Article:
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THIS COUPLE KNEW THEY WOULDN’T LET A
DIAGNOSIS OF YOUNGER ONSET ALZHEIMER’S
DISEASE DICTATE THEIR LIVES.
Everyone has a different story to tell, and
it’s so important that people share their
stories with others. This is why I decided
to become a Dementia Advocate.
This September, David and I will have
been married for 49 years. We raised
three much-loved daughters who have
also blessed us with 10 grandchildren.
I’ve gone over and over in my mind
countless times trying to think of
when David first showed symptoms of
Alzheimer’s. Some changes were big,
such as a change in his personality and
behaviour. This naturally worried us both,
as David had always been a very gentle,
caring and loving person. But others were
smaller, such as his signature changing, or
occasionally taking much smaller steps,
almost like a shuffle.
I spoke to our GP and, after a series of
tests, David was diagnosed with younger
onset Alzheimer’s disease. We were
shocked, not realising how much our lives
Getting an early diagnosis is so
important because you know where
you’re going and there is so much help out
there. We were given people to contact
for support, including Alzheimer’s Australia
NSW and local community contacts.
David having Alzheimer’s has not
changed anything drastically. There are
many new responsibilities and challenges
I face every day, and naturally for David
as well. I often look at David, when he’s
sitting seemingly deep in thought, and
wonder what must be going on in his
The most important thing is, we still
have each other. We decided one day that
we need to make the most of every day
and get on with our lives. Our aim is to
try and make each day like nothing has
changed. That’s very challenging, but it
helps us both.
I’ve become much stronger with all the
new challenges and responsibilities of
our life. It really upsets David if he gets
annoyed or angry, so I try to stay strong
and calm, but we are all human and tears
happen. I’ll do whatever I can to help
David and keep praying and dreaming that
someday there will be a cure for all those
affected by this horrible disease.
I feel so sad that there is so much
stigma around dementia and Alzheimer’s.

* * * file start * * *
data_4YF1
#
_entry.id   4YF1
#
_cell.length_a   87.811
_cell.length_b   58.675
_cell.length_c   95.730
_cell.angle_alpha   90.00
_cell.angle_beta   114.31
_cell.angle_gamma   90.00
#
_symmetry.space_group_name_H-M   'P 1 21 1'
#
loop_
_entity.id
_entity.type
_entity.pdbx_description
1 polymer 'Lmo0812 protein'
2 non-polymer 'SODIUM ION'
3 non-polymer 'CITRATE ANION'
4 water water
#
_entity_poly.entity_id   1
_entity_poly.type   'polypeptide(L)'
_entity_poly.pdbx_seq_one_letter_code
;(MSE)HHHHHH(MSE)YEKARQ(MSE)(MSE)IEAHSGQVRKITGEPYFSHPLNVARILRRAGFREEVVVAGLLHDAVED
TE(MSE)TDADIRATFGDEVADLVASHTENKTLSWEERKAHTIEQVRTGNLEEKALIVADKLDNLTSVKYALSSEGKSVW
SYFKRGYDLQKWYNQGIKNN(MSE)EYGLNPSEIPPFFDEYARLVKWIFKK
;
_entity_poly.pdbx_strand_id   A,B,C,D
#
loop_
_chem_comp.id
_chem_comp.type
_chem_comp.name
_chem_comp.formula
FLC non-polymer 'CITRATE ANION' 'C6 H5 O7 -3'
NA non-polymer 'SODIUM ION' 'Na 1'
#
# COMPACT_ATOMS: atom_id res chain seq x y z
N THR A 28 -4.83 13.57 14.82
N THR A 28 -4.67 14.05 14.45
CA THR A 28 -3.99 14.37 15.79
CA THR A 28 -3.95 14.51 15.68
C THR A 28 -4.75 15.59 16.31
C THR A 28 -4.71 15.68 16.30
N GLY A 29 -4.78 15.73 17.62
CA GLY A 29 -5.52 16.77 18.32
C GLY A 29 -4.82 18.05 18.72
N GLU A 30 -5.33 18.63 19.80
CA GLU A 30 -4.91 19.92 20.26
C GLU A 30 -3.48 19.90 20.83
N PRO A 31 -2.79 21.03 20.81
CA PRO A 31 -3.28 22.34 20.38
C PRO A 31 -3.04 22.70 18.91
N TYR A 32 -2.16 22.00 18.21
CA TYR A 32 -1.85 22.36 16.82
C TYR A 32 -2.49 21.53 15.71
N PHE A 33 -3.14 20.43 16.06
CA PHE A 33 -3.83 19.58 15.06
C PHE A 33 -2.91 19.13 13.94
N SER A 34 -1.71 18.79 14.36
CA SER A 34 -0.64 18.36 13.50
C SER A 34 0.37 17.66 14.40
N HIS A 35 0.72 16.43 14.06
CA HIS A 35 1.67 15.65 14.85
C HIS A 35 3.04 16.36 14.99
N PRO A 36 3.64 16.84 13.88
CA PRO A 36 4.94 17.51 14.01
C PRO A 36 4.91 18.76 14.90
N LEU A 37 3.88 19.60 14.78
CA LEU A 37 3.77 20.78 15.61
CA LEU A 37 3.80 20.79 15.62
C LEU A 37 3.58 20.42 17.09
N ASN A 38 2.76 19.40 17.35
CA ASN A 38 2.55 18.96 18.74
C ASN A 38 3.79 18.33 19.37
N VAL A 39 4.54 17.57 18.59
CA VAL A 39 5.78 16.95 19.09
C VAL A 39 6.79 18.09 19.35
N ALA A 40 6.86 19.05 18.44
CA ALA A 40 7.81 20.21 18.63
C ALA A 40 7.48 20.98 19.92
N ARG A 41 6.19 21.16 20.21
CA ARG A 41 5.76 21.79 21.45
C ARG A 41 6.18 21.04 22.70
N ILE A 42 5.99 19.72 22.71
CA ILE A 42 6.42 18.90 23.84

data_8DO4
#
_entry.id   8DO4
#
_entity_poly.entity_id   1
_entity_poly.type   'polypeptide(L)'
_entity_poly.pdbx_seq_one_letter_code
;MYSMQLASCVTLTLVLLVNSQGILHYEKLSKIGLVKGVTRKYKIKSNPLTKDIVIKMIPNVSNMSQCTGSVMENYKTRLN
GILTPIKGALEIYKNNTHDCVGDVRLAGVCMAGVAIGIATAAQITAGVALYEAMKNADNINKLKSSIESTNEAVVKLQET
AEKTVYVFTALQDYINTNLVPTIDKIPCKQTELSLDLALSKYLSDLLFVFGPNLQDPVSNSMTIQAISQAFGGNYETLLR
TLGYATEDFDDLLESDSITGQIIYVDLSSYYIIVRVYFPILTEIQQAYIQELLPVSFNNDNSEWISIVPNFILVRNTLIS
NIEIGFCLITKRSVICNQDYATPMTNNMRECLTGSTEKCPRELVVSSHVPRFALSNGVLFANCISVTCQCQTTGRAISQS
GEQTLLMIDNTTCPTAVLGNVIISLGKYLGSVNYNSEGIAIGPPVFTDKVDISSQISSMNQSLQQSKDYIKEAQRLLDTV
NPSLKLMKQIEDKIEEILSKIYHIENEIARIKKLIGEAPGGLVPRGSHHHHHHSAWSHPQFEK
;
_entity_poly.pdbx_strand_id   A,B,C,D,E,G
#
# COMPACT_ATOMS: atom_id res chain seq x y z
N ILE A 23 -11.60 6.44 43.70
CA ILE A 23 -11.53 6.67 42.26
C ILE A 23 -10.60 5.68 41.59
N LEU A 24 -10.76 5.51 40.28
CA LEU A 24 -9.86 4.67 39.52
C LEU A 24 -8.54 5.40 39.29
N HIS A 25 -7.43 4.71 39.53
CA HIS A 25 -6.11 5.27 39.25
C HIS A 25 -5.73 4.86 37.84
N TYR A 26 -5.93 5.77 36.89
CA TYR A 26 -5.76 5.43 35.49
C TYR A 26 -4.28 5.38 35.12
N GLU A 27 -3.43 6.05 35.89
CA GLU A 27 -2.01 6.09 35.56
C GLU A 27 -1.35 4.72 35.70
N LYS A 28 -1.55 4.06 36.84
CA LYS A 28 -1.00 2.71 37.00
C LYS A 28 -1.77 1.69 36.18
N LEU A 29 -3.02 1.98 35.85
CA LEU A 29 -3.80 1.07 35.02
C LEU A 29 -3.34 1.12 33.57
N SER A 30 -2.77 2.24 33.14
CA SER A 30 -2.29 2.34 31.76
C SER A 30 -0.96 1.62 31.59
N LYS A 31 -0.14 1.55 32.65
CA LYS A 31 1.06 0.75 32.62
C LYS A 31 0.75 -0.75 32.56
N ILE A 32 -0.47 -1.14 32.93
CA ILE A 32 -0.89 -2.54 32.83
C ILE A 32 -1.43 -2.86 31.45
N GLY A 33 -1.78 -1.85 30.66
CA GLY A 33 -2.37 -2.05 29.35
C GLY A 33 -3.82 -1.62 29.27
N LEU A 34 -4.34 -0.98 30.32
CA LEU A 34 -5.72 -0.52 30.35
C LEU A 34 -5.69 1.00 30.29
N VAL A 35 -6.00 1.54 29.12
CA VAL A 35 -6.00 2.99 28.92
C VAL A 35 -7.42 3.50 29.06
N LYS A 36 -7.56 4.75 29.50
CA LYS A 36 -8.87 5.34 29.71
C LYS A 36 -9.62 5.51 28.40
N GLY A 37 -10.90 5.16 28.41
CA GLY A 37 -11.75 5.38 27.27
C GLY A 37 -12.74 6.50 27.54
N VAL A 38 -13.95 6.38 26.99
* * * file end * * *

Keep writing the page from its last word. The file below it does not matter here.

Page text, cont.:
People need to know that having this
disease does not mean a person is
‘demented’ in any way, or cannot go on
Communication – between couples,
loved ones and families – is the key to
living well and accepting what’s happening
around you. In the beginning, I was so
in the dark about this disease, and it’s
not until you start talking to others that
you realise properly what it’s all about.
Spreading the word to others is vital.
IS WE STILL HAVE EACH
OTHER. WE NEED TO
MAKE THE MOST OF
EVERY DAY AND GET
ON WITH OUR LIVES.
QWhy did you become a
I was a young carer for my
dad before he moved into
an aged-care facility. My dad
was diagnosed with younger
onset Alzheimer’s five years
ago when he was 54. I want
to share my experience to help
raise community awareness of
the disease, reduce the stigma
associated with dementia in
our society, and reach out to
young carers to help them better
understand the dementia journey.
QWhat is one thing that all
carers need to hear?
Take care of yourself. Being
a young carer is a rewarding
experience, but it can prove to
be difficult at times. Make sure
you take some time out to talk
to someone about how you’re
feeling and do things that make
you happy. Also, know you are
not alone. There are so many
accessible support services
for carers that have helped my
family and me along our journey.
QWhat would you say to
someone who wants to
be a Dementia Advocate?
I would say ‘your voice matters’.
It is important to have people
who know about dementia
firsthand speak up about their
journey and experience.
Dementia Advocates give a voice to people living with dementia and their carers. If you
would like to be a Dementia Advocate, contact Jo-Ann Brown or visit the Alzheimer’s
Australia website. T: (02) 8875 4636 | E: firstname.lastname@example.org |
28/11/2016 2:40 pm
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